Way back in 2010, we noticed the auto world’s inconvenient truth: Manual transmissions are dying out. Any red-blooded gearhead will agree that learning to drive a manual-transmission car is a rite of passage, an art form every true CarGuru has to learn. The trouble is, how do you learn to drive a manual if you don’t own one? Many of us learned in our parents’ cars, where the sound of grinding gears didn’t incite mechanic-shop nightmares. Others had friends who cared about sharing the secrets of the stick shift more than preserving the mechanical well-being of their own transmissions.
We thought we would follow up our Today’s Most Popular Cars From the 1980s list with its logical sequel: ’90s cars. We looked at our data again and determined which ’90s cars garnered the most interest from CarGurus shoppers. We have to say, this list surprises us a bit less. The ’80s list featured a good number of discontinued cars, but only one car no longer in production made this one. Nineties cars are probably a bit more practical than some of the nearly ancient ’80s models (cars on this list are likely at least 11 years younger), and most of these cars haven’t quite reached collector status.
The Hilux is a perfect example of a tough truck that Americans don’t get to enjoy. Instead, we get the Tacoma and Tundra. Which are fine, but really, what would happen if a new Tacoma got submerged in an incoming ocean tide? I shudder to think.
As great as the Hilux may be, is it still the toughest little truck in all the world? After all, it hasn’t been significantly updated since 2005, and at least three other trucks have matured into worthy competitors.
But can anyone really beat the Toyota?
My car turned past the 100,000-mile mark this weekend. I’d been fretting over that number as it approached, wondering if things would suddenly start falling apart.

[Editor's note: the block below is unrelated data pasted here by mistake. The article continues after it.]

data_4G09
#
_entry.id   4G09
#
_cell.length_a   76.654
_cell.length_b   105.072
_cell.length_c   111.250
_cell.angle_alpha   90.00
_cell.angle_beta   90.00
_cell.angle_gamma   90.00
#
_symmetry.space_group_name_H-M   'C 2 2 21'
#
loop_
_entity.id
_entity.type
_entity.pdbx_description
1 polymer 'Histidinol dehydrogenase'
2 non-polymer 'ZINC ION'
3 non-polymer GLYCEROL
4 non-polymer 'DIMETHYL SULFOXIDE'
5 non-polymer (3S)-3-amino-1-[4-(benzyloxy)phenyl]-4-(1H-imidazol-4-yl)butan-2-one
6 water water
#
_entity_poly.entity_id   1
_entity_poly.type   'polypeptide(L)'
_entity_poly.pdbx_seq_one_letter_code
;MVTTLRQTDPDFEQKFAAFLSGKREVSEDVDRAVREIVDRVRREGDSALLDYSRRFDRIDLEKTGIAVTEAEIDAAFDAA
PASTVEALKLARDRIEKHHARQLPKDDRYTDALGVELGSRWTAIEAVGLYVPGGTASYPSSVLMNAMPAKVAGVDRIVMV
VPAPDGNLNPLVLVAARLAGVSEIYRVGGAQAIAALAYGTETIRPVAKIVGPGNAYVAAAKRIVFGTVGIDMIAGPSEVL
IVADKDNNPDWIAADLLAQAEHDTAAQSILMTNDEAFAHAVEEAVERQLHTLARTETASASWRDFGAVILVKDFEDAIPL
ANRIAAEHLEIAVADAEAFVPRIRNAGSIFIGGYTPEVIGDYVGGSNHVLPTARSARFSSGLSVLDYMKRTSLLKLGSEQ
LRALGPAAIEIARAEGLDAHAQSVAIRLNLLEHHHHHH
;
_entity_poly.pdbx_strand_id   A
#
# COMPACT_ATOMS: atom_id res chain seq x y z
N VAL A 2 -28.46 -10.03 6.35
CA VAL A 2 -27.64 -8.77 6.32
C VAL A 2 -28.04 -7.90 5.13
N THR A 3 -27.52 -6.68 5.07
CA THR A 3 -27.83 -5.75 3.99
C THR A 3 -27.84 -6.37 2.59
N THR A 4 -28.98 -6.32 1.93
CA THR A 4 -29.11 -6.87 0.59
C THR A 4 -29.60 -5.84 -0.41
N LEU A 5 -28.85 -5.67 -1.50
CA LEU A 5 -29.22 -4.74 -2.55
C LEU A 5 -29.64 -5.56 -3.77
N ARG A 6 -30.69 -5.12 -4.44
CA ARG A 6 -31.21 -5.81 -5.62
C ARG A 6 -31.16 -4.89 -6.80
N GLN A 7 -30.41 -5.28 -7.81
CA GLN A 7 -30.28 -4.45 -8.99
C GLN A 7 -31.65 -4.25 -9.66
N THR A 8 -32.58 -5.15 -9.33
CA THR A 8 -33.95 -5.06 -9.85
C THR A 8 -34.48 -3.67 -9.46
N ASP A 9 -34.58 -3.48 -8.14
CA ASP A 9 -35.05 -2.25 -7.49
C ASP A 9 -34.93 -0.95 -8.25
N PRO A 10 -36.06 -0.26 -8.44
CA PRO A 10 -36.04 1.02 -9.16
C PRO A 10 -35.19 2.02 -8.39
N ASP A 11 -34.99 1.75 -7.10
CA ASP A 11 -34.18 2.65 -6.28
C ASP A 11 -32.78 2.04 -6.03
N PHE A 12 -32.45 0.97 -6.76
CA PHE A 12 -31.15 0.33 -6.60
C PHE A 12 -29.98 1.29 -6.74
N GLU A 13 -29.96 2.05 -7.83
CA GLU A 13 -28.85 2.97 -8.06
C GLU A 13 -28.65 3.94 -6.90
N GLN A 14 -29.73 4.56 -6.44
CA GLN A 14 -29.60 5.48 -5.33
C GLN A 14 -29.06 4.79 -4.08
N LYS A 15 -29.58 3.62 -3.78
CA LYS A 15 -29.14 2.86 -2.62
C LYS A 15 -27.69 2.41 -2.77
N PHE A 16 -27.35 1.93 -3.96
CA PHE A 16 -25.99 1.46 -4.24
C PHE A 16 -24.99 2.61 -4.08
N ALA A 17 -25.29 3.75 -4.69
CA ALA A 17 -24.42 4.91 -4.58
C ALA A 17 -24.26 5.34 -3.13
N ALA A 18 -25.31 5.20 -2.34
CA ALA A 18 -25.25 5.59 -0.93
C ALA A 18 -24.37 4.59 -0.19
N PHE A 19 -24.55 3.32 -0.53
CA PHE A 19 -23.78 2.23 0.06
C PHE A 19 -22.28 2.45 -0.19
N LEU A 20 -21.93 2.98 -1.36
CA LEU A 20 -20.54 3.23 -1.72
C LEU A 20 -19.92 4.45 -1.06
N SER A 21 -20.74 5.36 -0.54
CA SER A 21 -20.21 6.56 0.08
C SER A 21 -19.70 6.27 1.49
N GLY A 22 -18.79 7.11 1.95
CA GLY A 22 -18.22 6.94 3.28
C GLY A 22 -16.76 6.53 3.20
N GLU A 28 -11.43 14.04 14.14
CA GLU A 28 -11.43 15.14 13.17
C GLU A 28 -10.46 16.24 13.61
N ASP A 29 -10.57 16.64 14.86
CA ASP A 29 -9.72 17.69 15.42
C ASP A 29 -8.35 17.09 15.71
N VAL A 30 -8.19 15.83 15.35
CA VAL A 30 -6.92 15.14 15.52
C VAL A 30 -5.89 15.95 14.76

I’ve never had a problem with the car. It’s always started on the first try and always purred along without trouble, and it doesn’t seem to have lost anything in the way of performance or power. Still, it’s not a car exactly known for its longevity, so I’m nervous. My nerves weren’t calmed when I started my car for the first time since I crossed that magic number. Rain fell from the dark sky, and I flipped on the headlights in the parking lot at Fantastic Sam’s. The reflection in the building’s window told me only one headlamp illuminated.
Great. While a headlamp isn’t a big deal, I wondered what other problems were programmed to start now that I was into 6 digits. So far, nothing. But I’m still nervous.
Then I read stories about vehicles that are still going strong after trudging over 400,000 miles without much more than a battery change.
Audi’s impressive lineup of vehicles continues to grow, with the A9 about to become the latest flagship to sit atop the four-ringed stable.
The car, which will look nothing like the concept above (though the LEDs in the wheels would be cool), will add a whole new level of awesome to the Audi brand, since the A9 is rumored to be based on the same underpinnings as the coming Lamborghini Estoque sedan, the next Porsche Panamera and maybe the Bentley Continental GT.
AutoBild, according to our Google Translator, says coupe and convertible versions will come by 2014. We can hope a sedan version follows and, dare we ask for it, an S9 sedan? That’s something that should give the Aston Martin Rapide and Maserati Quattroporte a run for their money!